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Professor Pérez de Mendiola
Associate Professor Sanjuán-Pastor (on leave spring 2020)
Assistant Professors Arteaga, Bacsan (on leave 2019-20), Vega
Spanish is spoken in Spain, Latin America, Equatorial Guinea, Western Sahara, and parts of the United States, the Caribbean, Northern Morocco and the Philippines. Being proficient in Spanish and studying the Spanish-speaking cultures help students to better understand the historical legacies and cultural contexts that make up today’s world. Moreover, beginning or continuing your study of Spanish at Scripps will allow you to establish links with Spanish-speaking people in your community and abroad.
The department is committed to two main educational goals: 1) provide a contextualized knowledge of the multiple cultural and linguistic exchanges that permeate the Spanish-speaking cultures; 2) prepare students for advanced work in literature and cultural studies and/or in a range of professional fields, while improving their competence in the language.
The Major in Spanish, Latin American and Caribbean Literatures and Cultures offers students the possibility of a concentration in two different tracks: Latin American, Caribbean or Peninsular (Spain) literature, or Latin American, Caribbean or Peninsular culture (literature, politics. economics, art, history, etc.) Related majors of interest to students of Spanish are Latin American Studies and Chicano Studies.
Lower Division Curriculum
The Department offers a placement test in order to determine the student’s level. Students who have never studied Spanish must enroll in Spanish 1.
Spanish 1, 22, and 33 teach students the fundamentals of the Spanish language through the development of reading, writing, speaking, and listening skills. One more course leads to the mastering of the language: Spanish 44, Advanced Spanish, Readings in Literature and Civilization.
Spanish for Bilinguals
Those students who can understand and speak Spanish because they belong to a Spanish-speaking family, or because they have been exposed to a situation where they acquired a practical use of Spanish, but who lack formal instruction in the language, are encouraged to take Spanish for Bilinguals (Spanish 65). This course offers students an intensive overview of grammar. Students will learn effective written and oral expression, and will read and discuss selected texts dealing with Latin American and Chicano/a topics and problems.
Study abroad is required to complete the major. Students may choose programs in Spain (Madrid, Seville, Granada) and Latin America (in countries such as Ecuador, Argentina, Chile, Costa Rica, Mexico.) On campus students have the opportunity to live in the Spanish Corridor, which is directed by the Spanish Language Resident.
After four semesters of college Spanish, Scripps students may choose to study in a Spanish-speaking country for either a semester or a year. Most students study in Spain, Argentina, Chile, Costa Rica, Ecuador, Bolivia, Cuba. You can discuss study abroad options with any professor in the department or with Neva Barker, the Director of Study Abroad and Global Education (SAGE).
Sigma Delta Pi
Sigma Delta Pi is the National Spanish Honor Society that recognizes excellence in the study of Spanish. You do not need to be a Spanish major. The requirements for admission to Epsilon Zeta, the Claremont Chapter of Sigma Delta Pi are:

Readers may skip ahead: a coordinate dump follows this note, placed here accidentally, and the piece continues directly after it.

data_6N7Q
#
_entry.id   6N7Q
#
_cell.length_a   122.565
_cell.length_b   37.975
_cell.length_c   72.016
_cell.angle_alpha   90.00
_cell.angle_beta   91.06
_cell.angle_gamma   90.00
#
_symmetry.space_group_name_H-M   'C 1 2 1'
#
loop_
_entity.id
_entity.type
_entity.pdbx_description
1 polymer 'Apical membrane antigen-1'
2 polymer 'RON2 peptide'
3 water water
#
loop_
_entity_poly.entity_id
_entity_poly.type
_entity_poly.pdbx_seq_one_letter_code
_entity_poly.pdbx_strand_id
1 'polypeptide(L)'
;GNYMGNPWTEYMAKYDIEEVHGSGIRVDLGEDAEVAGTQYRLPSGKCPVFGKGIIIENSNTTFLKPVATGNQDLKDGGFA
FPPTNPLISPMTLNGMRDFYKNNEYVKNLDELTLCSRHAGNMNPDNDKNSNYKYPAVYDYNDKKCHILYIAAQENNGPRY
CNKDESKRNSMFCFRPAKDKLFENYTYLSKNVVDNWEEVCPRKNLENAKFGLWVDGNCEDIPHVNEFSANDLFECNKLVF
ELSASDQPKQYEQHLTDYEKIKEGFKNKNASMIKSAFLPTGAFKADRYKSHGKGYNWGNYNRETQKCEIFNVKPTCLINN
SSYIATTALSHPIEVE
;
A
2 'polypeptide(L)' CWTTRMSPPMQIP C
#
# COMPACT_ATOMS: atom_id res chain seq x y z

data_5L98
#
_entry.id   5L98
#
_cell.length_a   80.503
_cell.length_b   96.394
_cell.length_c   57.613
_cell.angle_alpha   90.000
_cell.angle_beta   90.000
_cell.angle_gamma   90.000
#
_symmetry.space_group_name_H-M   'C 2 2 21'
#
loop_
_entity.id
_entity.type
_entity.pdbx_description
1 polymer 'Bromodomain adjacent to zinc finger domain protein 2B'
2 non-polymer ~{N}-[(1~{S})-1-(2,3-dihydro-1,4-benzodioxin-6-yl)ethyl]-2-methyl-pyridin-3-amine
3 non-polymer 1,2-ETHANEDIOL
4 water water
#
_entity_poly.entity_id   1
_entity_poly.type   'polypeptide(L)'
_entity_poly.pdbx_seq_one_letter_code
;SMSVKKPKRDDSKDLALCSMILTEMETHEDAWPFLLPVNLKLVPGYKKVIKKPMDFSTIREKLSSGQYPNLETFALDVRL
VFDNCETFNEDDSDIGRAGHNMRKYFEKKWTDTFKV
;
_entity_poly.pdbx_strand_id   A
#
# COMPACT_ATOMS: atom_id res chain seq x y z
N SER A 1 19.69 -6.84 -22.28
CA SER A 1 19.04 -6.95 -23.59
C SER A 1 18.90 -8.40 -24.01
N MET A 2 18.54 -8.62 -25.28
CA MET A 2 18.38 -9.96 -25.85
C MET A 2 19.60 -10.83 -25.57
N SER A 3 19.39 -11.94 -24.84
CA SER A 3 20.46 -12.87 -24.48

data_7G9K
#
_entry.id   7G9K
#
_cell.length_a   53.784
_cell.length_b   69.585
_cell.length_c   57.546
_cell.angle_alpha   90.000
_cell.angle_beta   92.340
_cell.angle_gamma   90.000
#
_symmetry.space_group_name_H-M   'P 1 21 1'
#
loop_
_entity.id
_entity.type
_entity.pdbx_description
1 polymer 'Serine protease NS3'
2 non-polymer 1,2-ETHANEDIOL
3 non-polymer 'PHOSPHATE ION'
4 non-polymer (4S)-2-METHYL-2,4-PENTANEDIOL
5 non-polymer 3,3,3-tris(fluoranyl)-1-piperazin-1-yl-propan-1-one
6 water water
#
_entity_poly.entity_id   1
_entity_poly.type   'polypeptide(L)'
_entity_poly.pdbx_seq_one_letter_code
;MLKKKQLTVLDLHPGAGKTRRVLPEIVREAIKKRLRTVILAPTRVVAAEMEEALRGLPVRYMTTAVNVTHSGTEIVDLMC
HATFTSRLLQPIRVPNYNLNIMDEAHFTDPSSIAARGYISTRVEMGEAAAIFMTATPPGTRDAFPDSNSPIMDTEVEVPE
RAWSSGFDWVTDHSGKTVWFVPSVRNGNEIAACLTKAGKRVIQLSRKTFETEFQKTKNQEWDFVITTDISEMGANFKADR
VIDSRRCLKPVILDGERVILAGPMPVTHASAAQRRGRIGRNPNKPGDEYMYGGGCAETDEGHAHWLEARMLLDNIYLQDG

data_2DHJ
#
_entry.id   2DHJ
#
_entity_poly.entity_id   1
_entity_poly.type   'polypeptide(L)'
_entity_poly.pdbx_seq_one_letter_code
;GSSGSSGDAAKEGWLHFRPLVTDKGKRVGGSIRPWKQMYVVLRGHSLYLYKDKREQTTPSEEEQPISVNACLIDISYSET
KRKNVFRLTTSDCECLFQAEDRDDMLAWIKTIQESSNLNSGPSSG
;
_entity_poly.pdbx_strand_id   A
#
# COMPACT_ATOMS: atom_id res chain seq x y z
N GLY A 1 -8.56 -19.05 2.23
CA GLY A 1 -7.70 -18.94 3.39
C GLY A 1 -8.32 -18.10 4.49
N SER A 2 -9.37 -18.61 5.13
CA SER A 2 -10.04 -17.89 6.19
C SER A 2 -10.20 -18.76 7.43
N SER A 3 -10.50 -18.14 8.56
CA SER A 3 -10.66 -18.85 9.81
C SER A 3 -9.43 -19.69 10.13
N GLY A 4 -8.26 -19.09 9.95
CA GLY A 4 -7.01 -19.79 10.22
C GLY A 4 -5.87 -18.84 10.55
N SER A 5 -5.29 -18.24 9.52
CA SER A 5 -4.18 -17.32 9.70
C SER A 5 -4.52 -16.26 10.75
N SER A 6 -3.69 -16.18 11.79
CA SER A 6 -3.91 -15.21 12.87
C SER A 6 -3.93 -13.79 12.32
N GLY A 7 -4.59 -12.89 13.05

- Nomination by a faculty member
- Completion of 3 semesters of college work with a GPA of 10.0 or above
- Completion of at least 2 upper division Spanish courses
- A grade point average of 10.0 in all Spanish courses
A ceremony of initiation of new members is held each semester. Please contact the chapter advisor, Professors Carmen Sanjuán Pastor and Rita Alcalá for more information.
Learning Outcomes of the Program in Spanish, Latin American, and Caribbean Literatures and Cultures
Department Goals and/or Objectives
Goals are broad statements that describe what the program wants to accomplish
1. Speak and understand Spanish, as detailed in the ACTFL Proficiency Guidelines.
2. Read and write the target language.
3. Learn the important issues in one or more national traditions represented by the target language.
4. Use the target language to discuss, orally and in writing, literary and visual texts of the target culture(s) critically and analytically, with appropriate vocabulary.
5. Learn how to identify and incorporate appropriate sources in the target language in their research papers and presentations.
Student Learning Outcomes
Outcomes describe specific knowledge, abilities, values, and attitudes students should demonstrate
SLO1: Students will be able to speak and understand Spanish at the advanced level.
SLO2: Students demonstrate proficiency, clarity and fluency in written expression. Students will exhibit knowledge of and the ability to think critically about the historical, cultural, and literary content of the course.
SLO3: Students demonstrate an understanding of the important issues in one or more national traditions represented by the target language.
SLO4: Students are able to use target language to discuss, orally and in writing, literary and visual texts of the target culture(s) critically and analytically, with appropriate vocabulary.
SLO5: Students are able to identify and incorporate appropriate sources in the target language in their research papers and presentations.
SLO6: Write a senior thesis that articulates a sophisticated argument about a text, series of texts or cultural or sociopolitical topics from the target culture.
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